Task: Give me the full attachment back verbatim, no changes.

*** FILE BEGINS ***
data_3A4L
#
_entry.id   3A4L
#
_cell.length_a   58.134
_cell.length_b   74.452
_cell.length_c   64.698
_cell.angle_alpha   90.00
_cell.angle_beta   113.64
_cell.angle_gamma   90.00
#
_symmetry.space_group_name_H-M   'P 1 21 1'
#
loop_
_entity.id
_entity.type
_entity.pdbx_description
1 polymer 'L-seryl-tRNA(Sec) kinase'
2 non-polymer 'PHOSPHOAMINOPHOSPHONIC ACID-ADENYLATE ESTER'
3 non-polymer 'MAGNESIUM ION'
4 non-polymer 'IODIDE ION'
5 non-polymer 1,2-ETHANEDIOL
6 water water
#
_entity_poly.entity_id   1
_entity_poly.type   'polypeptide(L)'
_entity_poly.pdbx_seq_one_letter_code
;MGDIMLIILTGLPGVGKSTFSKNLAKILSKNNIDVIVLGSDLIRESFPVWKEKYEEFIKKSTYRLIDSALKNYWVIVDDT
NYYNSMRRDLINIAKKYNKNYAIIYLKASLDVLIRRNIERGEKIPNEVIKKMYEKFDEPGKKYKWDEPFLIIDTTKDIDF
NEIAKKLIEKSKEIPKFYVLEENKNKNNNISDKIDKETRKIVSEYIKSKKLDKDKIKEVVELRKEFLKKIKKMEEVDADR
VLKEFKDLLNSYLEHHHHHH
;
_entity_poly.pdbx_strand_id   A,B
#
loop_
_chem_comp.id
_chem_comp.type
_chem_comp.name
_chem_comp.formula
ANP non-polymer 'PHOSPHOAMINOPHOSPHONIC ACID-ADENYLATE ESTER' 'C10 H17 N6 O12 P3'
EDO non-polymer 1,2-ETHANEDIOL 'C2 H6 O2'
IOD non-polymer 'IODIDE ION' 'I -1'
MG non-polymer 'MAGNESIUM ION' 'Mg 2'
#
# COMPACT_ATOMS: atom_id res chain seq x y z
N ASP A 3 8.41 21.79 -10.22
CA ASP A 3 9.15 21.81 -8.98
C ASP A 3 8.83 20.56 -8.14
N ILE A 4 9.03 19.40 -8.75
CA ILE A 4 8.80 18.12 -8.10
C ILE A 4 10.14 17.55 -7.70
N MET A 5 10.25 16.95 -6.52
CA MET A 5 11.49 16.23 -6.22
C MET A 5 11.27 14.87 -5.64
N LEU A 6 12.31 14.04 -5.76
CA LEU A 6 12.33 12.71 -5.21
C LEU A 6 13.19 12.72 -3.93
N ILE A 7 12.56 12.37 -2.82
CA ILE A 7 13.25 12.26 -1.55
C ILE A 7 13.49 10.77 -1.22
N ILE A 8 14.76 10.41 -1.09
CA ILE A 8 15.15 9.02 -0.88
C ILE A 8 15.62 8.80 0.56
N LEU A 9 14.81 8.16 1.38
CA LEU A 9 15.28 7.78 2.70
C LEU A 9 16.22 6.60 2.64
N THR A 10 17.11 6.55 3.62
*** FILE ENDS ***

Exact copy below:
data_3A4L
#
_entry.id   3A4L
#
_cell.length_a   58.134
_cell.length_b   74.452
_cell.length_c   64.698
_cell.angle_alpha   90.00
_cell.angle_beta   113.64
_cell.angle_gamma   90.00
#
_symmetry.space_group_name_H-M   'P 1 21 1'
#
loop_
_entity.id
_entity.type
_entity.pdbx_description
1 polymer 'L-seryl-tRNA(Sec) kinase'
2 non-polymer 'PHOSPHOAMINOPHOSPHONIC ACID-ADENYLATE ESTER'
3 non-polymer 'MAGNESIUM ION'
4 non-polymer 'IODIDE ION'
5 non-polymer 1,2-ETHANEDIOL
6 water water
#
_entity_poly.entity_id   1
_entity_poly.type   'polypeptide(L)'
_entity_poly.pdbx_seq_one_letter_code
;MGDIMLIILTGLPGVGKSTFSKNLAKILSKNNIDVIVLGSDLIRESFPVWKEKYEEFIKKSTYRLIDSALKNYWVIVDDT
NYYNSMRRDLINIAKKYNKNYAIIYLKASLDVLIRRNIERGEKIPNEVIKKMYEKFDEPGKKYKWDEPFLIIDTTKDIDF
NEIAKKLIEKSKEIPKFYVLEENKNKNNNISDKIDKETRKIVSEYIKSKKLDKDKIKEVVELRKEFLKKIKKMEEVDADR
VLKEFKDLLNSYLEHHHHHH
;
_entity_poly.pdbx_strand_id   A,B
#
loop_
_chem_comp.id
_chem_comp.type
_chem_comp.name
_chem_comp.formula
ANP non-polymer 'PHOSPHOAMINOPHOSPHONIC ACID-ADENYLATE ESTER' 'C10 H17 N6 O12 P3'
EDO non-polymer 1,2-ETHANEDIOL 'C2 H6 O2'
IOD non-polymer 'IODIDE ION' 'I -1'
MG non-polymer 'MAGNESIUM ION' 'Mg 2'
#
# COMPACT_ATOMS: atom_id res chain seq x y z
N ASP A 3 8.41 21.79 -10.22
CA ASP A 3 9.15 21.81 -8.98
C ASP A 3 8.83 20.56 -8.14
N ILE A 4 9.03 19.40 -8.75
CA ILE A 4 8.80 18.12 -8.10
C ILE A 4 10.14 17.55 -7.70
N MET A 5 10.25 16.95 -6.52
CA MET A 5 11.49 16.23 -6.22
C MET A 5 11.27 14.87 -5.64
N LEU A 6 12.31 14.04 -5.76
CA LEU A 6 12.33 12.71 -5.21
C LEU A 6 13.19 12.72 -3.93
N ILE A 7 12.56 12.37 -2.82
CA ILE A 7 13.25 12.26 -1.55
C ILE A 7 13.49 10.77 -1.22
N ILE A 8 14.76 10.41 -1.09
CA ILE A 8 15.15 9.02 -0.88
C ILE A 8 15.62 8.80 0.56
N LEU A 9 14.81 8.16 1.38
CA LEU A 9 15.28 7.78 2.70
C LEU A 9 16.22 6.60 2.64
N THR A 10 17.11 6.55 3.62